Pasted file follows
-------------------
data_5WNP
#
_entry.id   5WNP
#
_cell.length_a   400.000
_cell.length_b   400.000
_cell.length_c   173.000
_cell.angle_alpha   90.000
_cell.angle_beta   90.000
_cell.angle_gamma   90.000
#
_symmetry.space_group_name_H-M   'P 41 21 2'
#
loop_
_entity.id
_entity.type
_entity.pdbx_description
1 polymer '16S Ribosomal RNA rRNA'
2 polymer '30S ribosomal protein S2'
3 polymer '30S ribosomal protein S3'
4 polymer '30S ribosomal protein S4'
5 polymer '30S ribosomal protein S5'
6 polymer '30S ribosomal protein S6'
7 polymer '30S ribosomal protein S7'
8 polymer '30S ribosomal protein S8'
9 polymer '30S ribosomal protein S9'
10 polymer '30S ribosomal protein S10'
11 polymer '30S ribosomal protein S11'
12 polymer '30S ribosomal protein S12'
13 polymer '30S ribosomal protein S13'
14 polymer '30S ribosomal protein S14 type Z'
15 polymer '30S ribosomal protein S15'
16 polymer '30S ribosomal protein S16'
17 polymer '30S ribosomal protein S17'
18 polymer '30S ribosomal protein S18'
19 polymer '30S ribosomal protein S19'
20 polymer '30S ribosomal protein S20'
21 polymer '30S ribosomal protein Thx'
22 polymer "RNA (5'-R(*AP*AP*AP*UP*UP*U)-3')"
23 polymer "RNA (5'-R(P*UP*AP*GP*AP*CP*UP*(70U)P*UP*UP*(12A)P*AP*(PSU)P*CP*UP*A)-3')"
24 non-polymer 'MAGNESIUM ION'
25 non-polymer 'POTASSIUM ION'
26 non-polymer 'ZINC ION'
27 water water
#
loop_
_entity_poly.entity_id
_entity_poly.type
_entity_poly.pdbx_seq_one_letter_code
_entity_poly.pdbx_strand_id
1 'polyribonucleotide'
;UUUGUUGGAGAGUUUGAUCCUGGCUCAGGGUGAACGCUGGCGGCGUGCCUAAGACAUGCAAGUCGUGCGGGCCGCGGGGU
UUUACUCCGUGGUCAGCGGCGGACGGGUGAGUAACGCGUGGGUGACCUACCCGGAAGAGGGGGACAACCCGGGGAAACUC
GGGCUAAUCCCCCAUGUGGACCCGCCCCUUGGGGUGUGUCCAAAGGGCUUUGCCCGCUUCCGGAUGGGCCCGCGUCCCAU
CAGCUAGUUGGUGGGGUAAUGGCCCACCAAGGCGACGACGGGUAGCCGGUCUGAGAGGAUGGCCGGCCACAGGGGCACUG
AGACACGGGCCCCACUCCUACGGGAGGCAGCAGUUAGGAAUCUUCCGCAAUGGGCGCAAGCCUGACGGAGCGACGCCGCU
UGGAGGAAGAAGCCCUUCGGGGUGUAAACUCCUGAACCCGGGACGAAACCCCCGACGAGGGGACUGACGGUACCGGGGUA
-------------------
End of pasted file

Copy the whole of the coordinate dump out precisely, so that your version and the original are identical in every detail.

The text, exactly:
data_5WNP
#
_entry.id   5WNP
#
_cell.length_a   400.000
_cell.length_b   400.000
_cell.length_c   173.000
_cell.angle_alpha   90.000
_cell.angle_beta   90.000
_cell.angle_gamma   90.000
#
_symmetry.space_group_name_H-M   'P 41 21 2'
#
loop_
_entity.id
_entity.type
_entity.pdbx_description
1 polymer '16S Ribosomal RNA rRNA'
2 polymer '30S ribosomal protein S2'
3 polymer '30S ribosomal protein S3'
4 polymer '30S ribosomal protein S4'
5 polymer '30S ribosomal protein S5'
6 polymer '30S ribosomal protein S6'
7 polymer '30S ribosomal protein S7'
8 polymer '30S ribosomal protein S8'
9 polymer '30S ribosomal protein S9'
10 polymer '30S ribosomal protein S10'
11 polymer '30S ribosomal protein S11'
12 polymer '30S ribosomal protein S12'
13 polymer '30S ribosomal protein S13'
14 polymer '30S ribosomal protein S14 type Z'
15 polymer '30S ribosomal protein S15'
16 polymer '30S ribosomal protein S16'
17 polymer '30S ribosomal protein S17'
18 polymer '30S ribosomal protein S18'
19 polymer '30S ribosomal protein S19'
20 polymer '30S ribosomal protein S20'
21 polymer '30S ribosomal protein Thx'
22 polymer "RNA (5'-R(*AP*AP*AP*UP*UP*U)-3')"
23 polymer "RNA (5'-R(P*UP*AP*GP*AP*CP*UP*(70U)P*UP*UP*(12A)P*AP*(PSU)P*CP*UP*A)-3')"
24 non-polymer 'MAGNESIUM ION'
25 non-polymer 'POTASSIUM ION'
26 non-polymer 'ZINC ION'
27 water water
#
loop_
_entity_poly.entity_id
_entity_poly.type
_entity_poly.pdbx_seq_one_letter_code
_entity_poly.pdbx_strand_id
1 'polyribonucleotide'
;UUUGUUGGAGAGUUUGAUCCUGGCUCAGGGUGAACGCUGGCGGCGUGCCUAAGACAUGCAAGUCGUGCGGGCCGCGGGGU
UUUACUCCGUGGUCAGCGGCGGACGGGUGAGUAACGCGUGGGUGACCUACCCGGAAGAGGGGGACAACCCGGGGAAACUC
GGGCUAAUCCCCCAUGUGGACCCGCCCCUUGGGGUGUGUCCAAAGGGCUUUGCCCGCUUCCGGAUGGGCCCGCGUCCCAU
CAGCUAGUUGGUGGGGUAAUGGCCCACCAAGGCGACGACGGGUAGCCGGUCUGAGAGGAUGGCCGGCCACAGGGGCACUG
AGACACGGGCCCCACUCCUACGGGAGGCAGCAGUUAGGAAUCUUCCGCAAUGGGCGCAAGCCUGACGGAGCGACGCCGCU
UGGAGGAAGAAGCCCUUCGGGGUGUAAACUCCUGAACCCGGGACGAAACCCCCGACGAGGGGACUGACGGUACCGGGGUA